(W. E. Talk) On the 63rd Anniversary of Tibet's Liberation, We Can Appreciate How its Reality and Development Are in Harmony

2022-09-11 Editor : Zhang Dongfang ECNS App Download

By Yang Chengchen

(CNS)-- March 28 is the 63rd anniversary of the liberation of millions of serfs in Tibet. The book "When Serfs Stood up in Tibet" was written by American writer Anna Louis Strong in 1965 and is still one of the best books for anyone to understand the history of Tibet’s democratic reform.

In 12 chapters, Strong makes an important observation about Tibet, the snowy plateau, as part of the foreign press in 1959, when the People’s Liberation Army (PLA) suppressed a rebellion seeking to overturn democratic reform. In the preface of its English version, Israel Epstein, the Polish-born journalist, commented that Strong’s narration was “close to the facts” and her "approach and the actual development of reality are in harmony."

The book’s perspective is still valuable today 60 years after Tibetan serfs were emancipated. However, the description of Tibet has been distorted more or less from reality by some western media, converting Tibet into an imaginary and idealized place that never existed. Uncritical thinking, lazy reporting, and even deliberate misreading of Tibet are still prevalent in Western media sources. These are arm-chair writers who hold the view that Tibet is the one that exists only in their imagination, refusing to recognize or willing to admit "actual development" in the real Tibet.

Since the 1990s, with the development of criticizing Orientalism, post-colonialism, and cultural hegemony, the impression of Tibet under the influence of the western context has aroused extensive reflection. People should realize that the so-called spiritual Tibet, like Shangri La, does not exist. This land, which was in the grip of the feudal serfdom for thousands of years, was never a spiritual land for most of its people. Exploitation, oppression and material concerns could be frequently witnessed here in the old society.

The title "When Serfs Stood up in Tibet" was true for the vast majority of people in Tibet in 1959. According to Strong’s personal observations, Tibet was undergoing a dramatic reform, which rejuvenated this snowy plateau. The author witnessed youth coming back to the land, which had been unchanging for hundreds of years by the feudal serfdom. At that time a new vision was shared among the people, the fate of the land was in their own hands and a democratic Tibet was being built.

In fact, this vision has largely been realized by the people of all the various ethnic groups in today’s Tibet. The people on this snowy plateau can see all of the possibilities, which are now revealed in the full development of the unique, mysterious, and rich Tibetan culture.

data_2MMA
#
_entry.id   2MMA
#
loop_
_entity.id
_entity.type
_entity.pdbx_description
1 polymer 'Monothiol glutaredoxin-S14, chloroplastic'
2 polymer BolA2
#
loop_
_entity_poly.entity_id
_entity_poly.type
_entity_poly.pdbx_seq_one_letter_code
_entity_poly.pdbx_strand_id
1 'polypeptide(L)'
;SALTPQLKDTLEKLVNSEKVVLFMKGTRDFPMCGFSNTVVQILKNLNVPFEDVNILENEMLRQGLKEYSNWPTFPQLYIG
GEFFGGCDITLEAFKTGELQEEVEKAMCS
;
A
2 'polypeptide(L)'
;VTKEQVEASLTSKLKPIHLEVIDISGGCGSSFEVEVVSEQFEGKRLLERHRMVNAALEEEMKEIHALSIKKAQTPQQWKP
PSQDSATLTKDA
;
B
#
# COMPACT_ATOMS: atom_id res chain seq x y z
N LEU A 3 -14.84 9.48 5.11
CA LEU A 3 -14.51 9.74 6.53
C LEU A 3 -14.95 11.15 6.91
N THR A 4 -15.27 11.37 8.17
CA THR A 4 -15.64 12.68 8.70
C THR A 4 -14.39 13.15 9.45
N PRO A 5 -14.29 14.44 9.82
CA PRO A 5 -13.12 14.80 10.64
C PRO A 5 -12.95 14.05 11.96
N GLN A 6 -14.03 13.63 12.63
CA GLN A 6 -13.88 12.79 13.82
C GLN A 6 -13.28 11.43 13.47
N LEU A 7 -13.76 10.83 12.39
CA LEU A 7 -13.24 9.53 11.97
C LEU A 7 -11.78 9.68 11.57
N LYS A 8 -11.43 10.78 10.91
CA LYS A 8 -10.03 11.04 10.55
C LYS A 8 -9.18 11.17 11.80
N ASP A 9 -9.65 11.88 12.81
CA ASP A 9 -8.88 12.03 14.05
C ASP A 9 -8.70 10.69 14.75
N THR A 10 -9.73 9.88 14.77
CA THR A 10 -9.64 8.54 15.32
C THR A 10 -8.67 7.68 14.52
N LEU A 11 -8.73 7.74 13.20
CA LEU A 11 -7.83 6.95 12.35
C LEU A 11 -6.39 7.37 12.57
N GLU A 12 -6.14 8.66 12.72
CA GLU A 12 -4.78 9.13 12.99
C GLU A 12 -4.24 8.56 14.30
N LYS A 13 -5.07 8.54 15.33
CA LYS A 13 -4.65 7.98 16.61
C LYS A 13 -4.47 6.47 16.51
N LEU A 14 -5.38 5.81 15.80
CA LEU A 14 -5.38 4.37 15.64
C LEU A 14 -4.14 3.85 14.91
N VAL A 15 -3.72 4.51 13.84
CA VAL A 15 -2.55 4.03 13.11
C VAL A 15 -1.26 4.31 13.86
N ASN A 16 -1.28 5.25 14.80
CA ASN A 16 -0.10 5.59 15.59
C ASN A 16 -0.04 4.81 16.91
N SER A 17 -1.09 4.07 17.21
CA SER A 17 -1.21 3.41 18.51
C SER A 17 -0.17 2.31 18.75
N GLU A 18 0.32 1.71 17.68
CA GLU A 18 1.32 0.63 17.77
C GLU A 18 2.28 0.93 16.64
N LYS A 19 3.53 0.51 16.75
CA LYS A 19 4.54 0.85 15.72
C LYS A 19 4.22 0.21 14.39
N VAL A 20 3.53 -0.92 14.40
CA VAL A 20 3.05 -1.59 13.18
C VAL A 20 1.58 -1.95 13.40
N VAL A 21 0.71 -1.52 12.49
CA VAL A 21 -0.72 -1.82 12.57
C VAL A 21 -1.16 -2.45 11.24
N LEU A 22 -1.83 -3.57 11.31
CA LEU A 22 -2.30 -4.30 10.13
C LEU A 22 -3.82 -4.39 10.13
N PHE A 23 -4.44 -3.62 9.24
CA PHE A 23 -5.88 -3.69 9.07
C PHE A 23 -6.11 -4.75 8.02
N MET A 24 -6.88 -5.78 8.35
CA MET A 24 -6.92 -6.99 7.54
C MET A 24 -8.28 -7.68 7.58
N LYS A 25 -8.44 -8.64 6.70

Just a casual investigation into the history of Tibet would reveal that primitive feudalism controlled the land until the middle of the last century. Serf owners in Tibet, who accounted for less than 5% of the population, possessed all cultural and educational resources and monopolized material and spiritual wealth due to their control of political and religious power. Women, even of the upper class, and monks who were in charge of important temples such as Jokhang Temple, in Lhasa, were deprived of the right to education, and were not allowed to read newspapers or any modern books.

The vitality of Tibet, which had been suppressed by this antiquated social system, found new life in this land due to socialistic democratic reform. Today, a new inclusive cultural system has been established in Tibet, with new shared wealth created with a value of more than 6 billion yuan. The illiteracy rate in the old Tibet was as high as 95%. After the establishment of a modern educational system, ordinary people can enjoy 15 years of free public education, and the average length of education has been increased to 13.1 years.

To over romanticize, even "exoticize", Tibet and Tibetan Buddhism will not help anyone to understand Tibet or its place in the larger Chinese national community.

"To build a paradise on the roof of the world" was a slogan hung on the streets of Tibet in 1959. At the time, the 10th Panchen Erdeni Lama, Chökyi Gyaltsen, told the press, which included Strong, "the Tibetan people are walking towards happiness from now on". Today, 63 years later, the actual development of Tibet demonstrates the truth in these words. The Chinese government is sparing no effort in continuously improving the roof of the world, which can be witnessed and welcomed by all people. A better Tibet belongs to China and the world.


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